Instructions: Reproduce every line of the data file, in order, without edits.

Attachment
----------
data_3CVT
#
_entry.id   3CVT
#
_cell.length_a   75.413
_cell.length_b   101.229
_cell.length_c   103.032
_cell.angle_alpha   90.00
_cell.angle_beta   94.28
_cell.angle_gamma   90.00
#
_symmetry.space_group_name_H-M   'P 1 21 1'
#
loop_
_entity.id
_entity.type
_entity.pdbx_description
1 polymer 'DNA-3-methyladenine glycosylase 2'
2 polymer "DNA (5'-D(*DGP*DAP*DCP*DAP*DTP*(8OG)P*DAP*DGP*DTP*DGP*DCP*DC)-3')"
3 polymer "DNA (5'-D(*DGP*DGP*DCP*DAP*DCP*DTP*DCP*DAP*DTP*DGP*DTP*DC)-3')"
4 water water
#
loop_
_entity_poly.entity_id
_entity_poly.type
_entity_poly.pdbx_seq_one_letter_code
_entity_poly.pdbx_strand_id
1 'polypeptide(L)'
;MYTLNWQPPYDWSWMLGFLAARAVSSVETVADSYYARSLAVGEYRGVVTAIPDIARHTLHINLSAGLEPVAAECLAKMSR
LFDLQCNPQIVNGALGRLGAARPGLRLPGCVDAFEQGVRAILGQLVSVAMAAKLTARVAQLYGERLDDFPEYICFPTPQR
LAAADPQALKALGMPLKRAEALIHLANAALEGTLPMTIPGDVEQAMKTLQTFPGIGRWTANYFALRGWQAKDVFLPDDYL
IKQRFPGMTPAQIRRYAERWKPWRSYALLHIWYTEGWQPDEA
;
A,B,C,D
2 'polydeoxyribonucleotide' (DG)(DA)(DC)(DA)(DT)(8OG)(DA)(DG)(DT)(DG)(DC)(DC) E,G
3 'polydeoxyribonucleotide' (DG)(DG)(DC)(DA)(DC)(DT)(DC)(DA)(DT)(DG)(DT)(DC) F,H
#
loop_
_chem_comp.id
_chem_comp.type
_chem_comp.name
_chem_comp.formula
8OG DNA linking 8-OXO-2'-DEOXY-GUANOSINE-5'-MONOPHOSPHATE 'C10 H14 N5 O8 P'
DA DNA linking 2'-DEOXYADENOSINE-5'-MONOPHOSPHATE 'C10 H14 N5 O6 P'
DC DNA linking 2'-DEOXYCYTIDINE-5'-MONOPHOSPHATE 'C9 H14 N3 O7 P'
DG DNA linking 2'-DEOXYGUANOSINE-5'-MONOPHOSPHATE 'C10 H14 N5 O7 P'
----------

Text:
data_3CVT
#
_entry.id   3CVT
#
_cell.length_a   75.413
_cell.length_b   101.229
_cell.length_c   103.032
_cell.angle_alpha   90.00
_cell.angle_beta   94.28
_cell.angle_gamma   90.00
#
_symmetry.space_group_name_H-M   'P 1 21 1'
#
loop_
_entity.id
_entity.type
_entity.pdbx_description
1 polymer 'DNA-3-methyladenine glycosylase 2'
2 polymer "DNA (5'-D(*DGP*DAP*DCP*DAP*DTP*(8OG)P*DAP*DGP*DTP*DGP*DCP*DC)-3')"
3 polymer "DNA (5'-D(*DGP*DGP*DCP*DAP*DCP*DTP*DCP*DAP*DTP*DGP*DTP*DC)-3')"
4 water water
#
loop_
_entity_poly.entity_id
_entity_poly.type
_entity_poly.pdbx_seq_one_letter_code
_entity_poly.pdbx_strand_id
1 'polypeptide(L)'
;MYTLNWQPPYDWSWMLGFLAARAVSSVETVADSYYARSLAVGEYRGVVTAIPDIARHTLHINLSAGLEPVAAECLAKMSR
LFDLQCNPQIVNGALGRLGAARPGLRLPGCVDAFEQGVRAILGQLVSVAMAAKLTARVAQLYGERLDDFPEYICFPTPQR
LAAADPQALKALGMPLKRAEALIHLANAALEGTLPMTIPGDVEQAMKTLQTFPGIGRWTANYFALRGWQAKDVFLPDDYL
IKQRFPGMTPAQIRRYAERWKPWRSYALLHIWYTEGWQPDEA
;
A,B,C,D
2 'polydeoxyribonucleotide' (DG)(DA)(DC)(DA)(DT)(8OG)(DA)(DG)(DT)(DG)(DC)(DC) E,G
3 'polydeoxyribonucleotide' (DG)(DG)(DC)(DA)(DC)(DT)(DC)(DA)(DT)(DG)(DT)(DC) F,H
#
loop_
_chem_comp.id
_chem_comp.type
_chem_comp.name
_chem_comp.formula
8OG DNA linking 8-OXO-2'-DEOXY-GUANOSINE-5'-MONOPHOSPHATE 'C10 H14 N5 O8 P'
DA DNA linking 2'-DEOXYADENOSINE-5'-MONOPHOSPHATE 'C10 H14 N5 O6 P'
DC DNA linking 2'-DEOXYCYTIDINE-5'-MONOPHOSPHATE 'C9 H14 N3 O7 P'
DG DNA linking 2'-DEOXYGUANOSINE-5'-MONOPHOSPHATE 'C10 H14 N5 O7 P'